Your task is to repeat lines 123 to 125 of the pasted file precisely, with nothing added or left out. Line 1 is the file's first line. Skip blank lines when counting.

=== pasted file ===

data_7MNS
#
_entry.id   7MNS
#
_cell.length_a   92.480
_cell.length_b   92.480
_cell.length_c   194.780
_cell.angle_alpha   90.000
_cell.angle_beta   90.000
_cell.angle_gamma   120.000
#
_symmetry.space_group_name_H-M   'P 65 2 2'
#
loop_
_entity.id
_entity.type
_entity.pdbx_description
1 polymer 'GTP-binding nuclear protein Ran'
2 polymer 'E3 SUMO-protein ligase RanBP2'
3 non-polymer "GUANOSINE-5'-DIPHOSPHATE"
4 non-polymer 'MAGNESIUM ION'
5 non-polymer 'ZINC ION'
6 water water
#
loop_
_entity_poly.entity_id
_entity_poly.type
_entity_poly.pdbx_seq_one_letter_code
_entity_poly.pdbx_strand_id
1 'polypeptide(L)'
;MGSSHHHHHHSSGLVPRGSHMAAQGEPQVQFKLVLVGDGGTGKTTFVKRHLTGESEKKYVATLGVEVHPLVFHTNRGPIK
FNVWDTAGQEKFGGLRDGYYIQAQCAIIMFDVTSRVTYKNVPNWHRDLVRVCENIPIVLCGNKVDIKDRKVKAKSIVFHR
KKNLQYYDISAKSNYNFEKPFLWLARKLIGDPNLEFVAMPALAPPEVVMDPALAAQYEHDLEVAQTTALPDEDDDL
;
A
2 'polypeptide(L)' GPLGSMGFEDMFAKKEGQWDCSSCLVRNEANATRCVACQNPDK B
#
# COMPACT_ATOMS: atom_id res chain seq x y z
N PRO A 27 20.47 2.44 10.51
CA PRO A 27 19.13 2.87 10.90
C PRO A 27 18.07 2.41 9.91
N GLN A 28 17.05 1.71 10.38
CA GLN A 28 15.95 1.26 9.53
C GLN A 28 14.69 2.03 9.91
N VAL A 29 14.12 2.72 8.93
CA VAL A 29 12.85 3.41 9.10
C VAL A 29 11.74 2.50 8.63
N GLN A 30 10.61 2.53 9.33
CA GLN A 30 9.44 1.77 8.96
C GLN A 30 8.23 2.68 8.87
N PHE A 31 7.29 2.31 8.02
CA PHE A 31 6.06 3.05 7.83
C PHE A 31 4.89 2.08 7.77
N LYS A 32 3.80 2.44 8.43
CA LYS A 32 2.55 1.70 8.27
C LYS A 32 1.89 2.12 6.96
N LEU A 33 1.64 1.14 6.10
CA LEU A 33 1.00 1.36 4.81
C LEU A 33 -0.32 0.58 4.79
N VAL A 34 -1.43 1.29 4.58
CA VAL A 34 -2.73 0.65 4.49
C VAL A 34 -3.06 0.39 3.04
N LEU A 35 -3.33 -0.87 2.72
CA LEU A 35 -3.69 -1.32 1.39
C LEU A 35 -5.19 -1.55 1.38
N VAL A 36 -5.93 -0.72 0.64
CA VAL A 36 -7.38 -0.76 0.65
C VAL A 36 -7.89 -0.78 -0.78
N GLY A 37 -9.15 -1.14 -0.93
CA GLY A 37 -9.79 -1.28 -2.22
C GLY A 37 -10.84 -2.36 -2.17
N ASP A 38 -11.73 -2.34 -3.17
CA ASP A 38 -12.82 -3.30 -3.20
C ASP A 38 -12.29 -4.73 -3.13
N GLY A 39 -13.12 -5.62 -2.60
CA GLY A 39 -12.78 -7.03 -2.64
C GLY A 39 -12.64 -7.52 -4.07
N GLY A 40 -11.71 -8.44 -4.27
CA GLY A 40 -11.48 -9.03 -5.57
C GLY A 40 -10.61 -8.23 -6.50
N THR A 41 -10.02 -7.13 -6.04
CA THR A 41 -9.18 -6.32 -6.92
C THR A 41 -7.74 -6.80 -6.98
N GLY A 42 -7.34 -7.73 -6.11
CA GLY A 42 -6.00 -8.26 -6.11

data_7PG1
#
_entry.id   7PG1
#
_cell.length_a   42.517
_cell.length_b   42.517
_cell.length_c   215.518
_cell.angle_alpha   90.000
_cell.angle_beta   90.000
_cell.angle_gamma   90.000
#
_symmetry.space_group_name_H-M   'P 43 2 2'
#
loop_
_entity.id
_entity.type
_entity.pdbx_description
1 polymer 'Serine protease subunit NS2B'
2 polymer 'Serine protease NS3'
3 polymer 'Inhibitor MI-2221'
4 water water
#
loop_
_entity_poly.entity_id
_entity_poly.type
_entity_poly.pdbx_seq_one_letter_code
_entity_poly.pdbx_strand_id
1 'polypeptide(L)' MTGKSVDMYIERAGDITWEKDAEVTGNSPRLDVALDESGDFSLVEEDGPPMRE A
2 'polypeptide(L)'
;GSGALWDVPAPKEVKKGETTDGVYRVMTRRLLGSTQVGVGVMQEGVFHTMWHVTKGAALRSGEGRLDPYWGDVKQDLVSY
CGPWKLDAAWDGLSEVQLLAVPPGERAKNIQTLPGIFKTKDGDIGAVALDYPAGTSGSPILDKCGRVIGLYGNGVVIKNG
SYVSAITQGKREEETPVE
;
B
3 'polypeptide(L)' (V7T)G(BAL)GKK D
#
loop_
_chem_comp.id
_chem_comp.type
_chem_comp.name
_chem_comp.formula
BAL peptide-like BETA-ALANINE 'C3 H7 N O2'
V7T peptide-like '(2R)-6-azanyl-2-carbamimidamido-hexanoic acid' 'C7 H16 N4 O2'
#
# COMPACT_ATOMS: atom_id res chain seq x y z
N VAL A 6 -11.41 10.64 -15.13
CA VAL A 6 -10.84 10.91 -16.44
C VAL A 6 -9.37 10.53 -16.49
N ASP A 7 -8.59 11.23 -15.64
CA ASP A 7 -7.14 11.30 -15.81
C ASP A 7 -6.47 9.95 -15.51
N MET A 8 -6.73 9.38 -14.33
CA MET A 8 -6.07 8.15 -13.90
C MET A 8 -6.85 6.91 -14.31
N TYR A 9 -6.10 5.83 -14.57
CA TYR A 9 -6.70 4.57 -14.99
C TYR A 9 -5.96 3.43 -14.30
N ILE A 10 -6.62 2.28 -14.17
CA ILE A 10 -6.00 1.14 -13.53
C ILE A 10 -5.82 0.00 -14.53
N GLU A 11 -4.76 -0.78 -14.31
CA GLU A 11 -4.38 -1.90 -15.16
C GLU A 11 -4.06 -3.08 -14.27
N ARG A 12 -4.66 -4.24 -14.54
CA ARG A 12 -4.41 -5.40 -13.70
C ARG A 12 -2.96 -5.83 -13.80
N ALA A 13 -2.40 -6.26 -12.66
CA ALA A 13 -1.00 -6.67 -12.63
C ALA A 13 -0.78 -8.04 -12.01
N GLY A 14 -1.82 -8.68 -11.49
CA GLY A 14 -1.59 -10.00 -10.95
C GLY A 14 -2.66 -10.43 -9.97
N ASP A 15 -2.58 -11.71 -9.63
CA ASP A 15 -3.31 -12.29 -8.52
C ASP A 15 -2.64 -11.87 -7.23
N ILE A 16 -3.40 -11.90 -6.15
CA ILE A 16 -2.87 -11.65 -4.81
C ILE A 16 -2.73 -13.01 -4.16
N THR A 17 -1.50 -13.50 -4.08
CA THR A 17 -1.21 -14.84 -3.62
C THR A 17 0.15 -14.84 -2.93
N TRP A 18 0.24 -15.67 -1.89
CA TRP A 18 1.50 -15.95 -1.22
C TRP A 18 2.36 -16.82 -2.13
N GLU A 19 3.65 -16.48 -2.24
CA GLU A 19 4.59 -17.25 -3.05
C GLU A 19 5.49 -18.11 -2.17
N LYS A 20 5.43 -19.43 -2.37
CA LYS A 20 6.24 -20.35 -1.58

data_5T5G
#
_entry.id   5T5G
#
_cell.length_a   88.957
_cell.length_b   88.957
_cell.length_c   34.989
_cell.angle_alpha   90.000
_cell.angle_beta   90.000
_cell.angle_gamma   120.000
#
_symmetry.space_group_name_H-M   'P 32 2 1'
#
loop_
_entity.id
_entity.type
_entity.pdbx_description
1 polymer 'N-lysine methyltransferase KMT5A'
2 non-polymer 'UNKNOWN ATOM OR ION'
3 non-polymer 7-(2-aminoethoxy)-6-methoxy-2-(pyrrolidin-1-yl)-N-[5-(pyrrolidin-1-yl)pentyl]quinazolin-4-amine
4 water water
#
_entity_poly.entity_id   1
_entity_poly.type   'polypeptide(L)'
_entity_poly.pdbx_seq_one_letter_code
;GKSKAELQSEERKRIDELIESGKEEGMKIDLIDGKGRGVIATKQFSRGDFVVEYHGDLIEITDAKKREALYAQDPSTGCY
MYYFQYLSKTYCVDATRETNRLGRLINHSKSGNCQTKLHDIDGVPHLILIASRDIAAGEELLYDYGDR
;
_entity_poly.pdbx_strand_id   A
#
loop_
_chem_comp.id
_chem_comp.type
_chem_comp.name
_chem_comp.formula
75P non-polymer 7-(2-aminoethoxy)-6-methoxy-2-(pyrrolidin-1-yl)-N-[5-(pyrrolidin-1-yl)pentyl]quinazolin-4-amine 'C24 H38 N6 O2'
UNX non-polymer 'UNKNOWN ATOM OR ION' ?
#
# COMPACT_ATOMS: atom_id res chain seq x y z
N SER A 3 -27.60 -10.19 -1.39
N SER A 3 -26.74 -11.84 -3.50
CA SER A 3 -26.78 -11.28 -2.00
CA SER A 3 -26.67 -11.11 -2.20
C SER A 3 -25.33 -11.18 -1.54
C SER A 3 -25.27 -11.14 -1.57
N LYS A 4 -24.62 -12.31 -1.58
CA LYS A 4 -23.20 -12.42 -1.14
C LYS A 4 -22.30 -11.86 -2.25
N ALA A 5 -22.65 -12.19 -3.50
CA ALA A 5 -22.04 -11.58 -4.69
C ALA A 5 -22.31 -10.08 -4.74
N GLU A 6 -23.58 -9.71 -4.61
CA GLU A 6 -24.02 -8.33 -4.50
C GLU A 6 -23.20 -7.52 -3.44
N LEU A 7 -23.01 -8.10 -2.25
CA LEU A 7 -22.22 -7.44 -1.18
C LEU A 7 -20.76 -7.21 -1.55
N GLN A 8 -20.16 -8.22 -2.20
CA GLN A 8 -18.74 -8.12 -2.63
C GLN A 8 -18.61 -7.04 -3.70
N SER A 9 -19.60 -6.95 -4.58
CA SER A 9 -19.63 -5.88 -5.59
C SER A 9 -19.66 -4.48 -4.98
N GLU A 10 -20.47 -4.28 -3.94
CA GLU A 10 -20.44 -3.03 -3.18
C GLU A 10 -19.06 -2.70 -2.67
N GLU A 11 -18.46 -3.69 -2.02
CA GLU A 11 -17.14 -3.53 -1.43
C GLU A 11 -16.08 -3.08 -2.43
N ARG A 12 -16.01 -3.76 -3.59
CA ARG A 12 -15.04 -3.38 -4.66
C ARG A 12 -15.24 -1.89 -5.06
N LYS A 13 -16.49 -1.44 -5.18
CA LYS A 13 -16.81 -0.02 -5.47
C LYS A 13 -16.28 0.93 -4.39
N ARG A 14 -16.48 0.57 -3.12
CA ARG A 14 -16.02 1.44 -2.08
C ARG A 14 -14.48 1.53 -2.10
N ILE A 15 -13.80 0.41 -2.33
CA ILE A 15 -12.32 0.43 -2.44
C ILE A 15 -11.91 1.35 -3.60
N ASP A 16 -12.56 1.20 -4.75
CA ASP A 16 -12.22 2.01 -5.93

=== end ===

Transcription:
_chem_comp.id
_chem_comp.type
_chem_comp.name